One caveat would be if someone is allergic to some furocoumarins in the leaves of the plant, which could result in allergic contact dermatitis. That is more likely when the leaves of the plant are wet. Some people may also contract a mild case of photodermatitis when the sun hits the plant after the leaves are wet.

But overall it's a very safe plant other than the usual possible allergic reaction someone could get from anything they come into contact with or close to.

Queen Anne's Lace and Reproduction

Historically, Queen Anne's Lace has been used as an abortifacient by women, who make tea from the plant and drink it after they had sex.

There's a high probability this is in fact true, as far as producing the effect, so should be avoided by women who are pregnant or have religious objections to the practice.

As usual, be careful when someone identifies it as birth control. While true, it's not a preventative to becoming pregnant, but could possibly end the pregnancy after conceiving.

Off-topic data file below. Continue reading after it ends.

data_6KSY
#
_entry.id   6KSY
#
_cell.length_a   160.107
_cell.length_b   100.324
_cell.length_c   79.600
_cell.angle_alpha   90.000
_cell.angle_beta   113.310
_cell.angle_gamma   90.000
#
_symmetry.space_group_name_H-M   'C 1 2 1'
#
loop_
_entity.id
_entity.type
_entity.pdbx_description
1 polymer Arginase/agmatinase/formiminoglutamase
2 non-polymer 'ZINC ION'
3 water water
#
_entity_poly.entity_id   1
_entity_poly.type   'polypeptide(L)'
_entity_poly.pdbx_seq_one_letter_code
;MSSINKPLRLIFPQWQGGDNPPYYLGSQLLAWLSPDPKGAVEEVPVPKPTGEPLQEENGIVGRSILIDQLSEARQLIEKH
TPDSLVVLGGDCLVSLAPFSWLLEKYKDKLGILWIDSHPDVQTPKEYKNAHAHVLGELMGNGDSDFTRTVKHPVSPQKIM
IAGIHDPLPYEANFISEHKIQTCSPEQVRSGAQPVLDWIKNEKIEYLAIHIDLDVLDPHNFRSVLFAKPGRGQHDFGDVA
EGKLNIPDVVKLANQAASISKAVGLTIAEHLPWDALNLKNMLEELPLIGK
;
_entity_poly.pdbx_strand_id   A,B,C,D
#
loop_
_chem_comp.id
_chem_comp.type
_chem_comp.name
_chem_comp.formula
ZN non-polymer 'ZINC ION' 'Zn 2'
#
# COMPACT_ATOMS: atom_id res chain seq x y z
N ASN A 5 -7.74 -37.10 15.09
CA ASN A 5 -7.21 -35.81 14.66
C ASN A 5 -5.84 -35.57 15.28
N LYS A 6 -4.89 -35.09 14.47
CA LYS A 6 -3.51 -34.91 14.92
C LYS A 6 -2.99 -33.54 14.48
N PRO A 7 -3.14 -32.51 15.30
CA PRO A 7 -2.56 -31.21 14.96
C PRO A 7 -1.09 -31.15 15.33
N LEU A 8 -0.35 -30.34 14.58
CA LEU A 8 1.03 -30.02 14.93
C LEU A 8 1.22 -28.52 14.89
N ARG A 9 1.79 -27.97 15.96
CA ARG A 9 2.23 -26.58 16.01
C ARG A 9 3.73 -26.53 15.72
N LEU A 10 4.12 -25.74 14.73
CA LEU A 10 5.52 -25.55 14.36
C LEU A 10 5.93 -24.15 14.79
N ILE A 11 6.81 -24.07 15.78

The tea is made from the seeds of the plant.

Difference Between Queen Anne's Lace and Poison Hemlock

Other than all the caveats already mentioned, the majority of warnings concerning Queen Anne's Lace come from it being similar enough in look to poison hemlock, that the unitiated could accidentally use the plant thinking it's Queen Anne's Lace.

For those that have a knowledge of ancient history, you'll probably recognize the name poison hemlock, as it was what was used to put Socrates to death.

With these few tips though, it won't be hard to easily identify the difference between the two.

First, poison hemlock smells horrible. You can pinch or roll the leaves of a plant and smell it. It will smell nasty if it poison hemlock, while Queen Anne's Lace will smell like carrot, no matter what part of the plant you squeeze or pinch to release the odor.

Another difference between the two is how the stems look. A stem of Queen Anne's Lace will appear to be hairy, while poison hemlock has a smooth stem. The stem of a poison hemlock will also have some purple blotches on it; Queen Anne's Lace doesn't.

Another easy tip to identify the difference is Queen Anne's Lace will bloom in the latter part of summer, while poison hemlock blooms in late spring.